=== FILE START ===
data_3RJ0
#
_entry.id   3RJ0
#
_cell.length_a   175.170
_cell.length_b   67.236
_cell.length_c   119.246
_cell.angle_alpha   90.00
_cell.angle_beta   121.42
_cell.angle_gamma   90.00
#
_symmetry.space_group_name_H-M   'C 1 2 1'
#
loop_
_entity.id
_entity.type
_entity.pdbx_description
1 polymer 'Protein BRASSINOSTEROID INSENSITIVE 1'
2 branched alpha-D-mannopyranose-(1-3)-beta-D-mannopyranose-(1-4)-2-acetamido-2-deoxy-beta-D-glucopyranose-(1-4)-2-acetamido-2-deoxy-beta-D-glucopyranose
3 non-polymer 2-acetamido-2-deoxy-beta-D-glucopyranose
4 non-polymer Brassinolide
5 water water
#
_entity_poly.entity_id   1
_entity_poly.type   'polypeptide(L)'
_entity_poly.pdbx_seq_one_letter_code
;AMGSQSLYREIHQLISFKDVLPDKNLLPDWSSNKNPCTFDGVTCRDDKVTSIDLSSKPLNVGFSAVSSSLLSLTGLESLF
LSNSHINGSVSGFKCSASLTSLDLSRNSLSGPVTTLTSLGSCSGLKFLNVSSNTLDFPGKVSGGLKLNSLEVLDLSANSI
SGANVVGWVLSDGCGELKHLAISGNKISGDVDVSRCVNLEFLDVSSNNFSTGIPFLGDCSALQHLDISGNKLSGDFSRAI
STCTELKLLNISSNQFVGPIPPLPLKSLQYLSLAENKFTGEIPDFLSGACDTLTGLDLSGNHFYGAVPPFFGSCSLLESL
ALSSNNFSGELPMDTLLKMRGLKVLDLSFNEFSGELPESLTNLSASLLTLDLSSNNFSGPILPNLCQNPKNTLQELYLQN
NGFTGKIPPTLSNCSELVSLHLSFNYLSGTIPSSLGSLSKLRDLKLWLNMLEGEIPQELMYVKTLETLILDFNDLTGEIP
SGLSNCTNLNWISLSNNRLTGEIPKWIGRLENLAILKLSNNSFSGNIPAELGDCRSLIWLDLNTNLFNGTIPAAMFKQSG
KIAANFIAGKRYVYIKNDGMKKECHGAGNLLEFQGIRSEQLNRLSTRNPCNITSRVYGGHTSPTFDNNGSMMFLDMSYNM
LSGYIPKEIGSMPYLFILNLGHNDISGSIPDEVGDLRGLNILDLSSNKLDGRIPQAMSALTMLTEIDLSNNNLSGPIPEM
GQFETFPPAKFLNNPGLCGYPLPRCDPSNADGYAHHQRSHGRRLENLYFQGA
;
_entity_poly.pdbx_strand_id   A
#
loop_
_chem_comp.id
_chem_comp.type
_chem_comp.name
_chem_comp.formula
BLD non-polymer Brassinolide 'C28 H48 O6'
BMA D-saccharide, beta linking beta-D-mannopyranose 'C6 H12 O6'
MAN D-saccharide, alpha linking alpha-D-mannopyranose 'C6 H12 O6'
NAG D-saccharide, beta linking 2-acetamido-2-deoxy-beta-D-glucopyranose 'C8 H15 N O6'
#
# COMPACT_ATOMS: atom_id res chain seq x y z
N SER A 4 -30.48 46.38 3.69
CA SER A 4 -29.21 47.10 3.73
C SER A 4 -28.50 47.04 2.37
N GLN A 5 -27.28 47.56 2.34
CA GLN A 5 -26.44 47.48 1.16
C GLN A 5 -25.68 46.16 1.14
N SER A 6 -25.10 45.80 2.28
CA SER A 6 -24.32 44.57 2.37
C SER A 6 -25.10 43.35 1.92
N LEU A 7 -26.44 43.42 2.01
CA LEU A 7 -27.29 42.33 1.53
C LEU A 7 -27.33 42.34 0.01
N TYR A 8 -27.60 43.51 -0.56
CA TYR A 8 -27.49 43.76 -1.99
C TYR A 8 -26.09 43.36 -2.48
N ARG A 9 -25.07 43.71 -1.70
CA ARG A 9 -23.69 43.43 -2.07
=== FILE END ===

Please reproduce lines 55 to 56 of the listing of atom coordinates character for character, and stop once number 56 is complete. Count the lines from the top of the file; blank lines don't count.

CA GLN A 5 -26.44 47.48 1.16
C GLN A 5 -25.68 46.16 1.14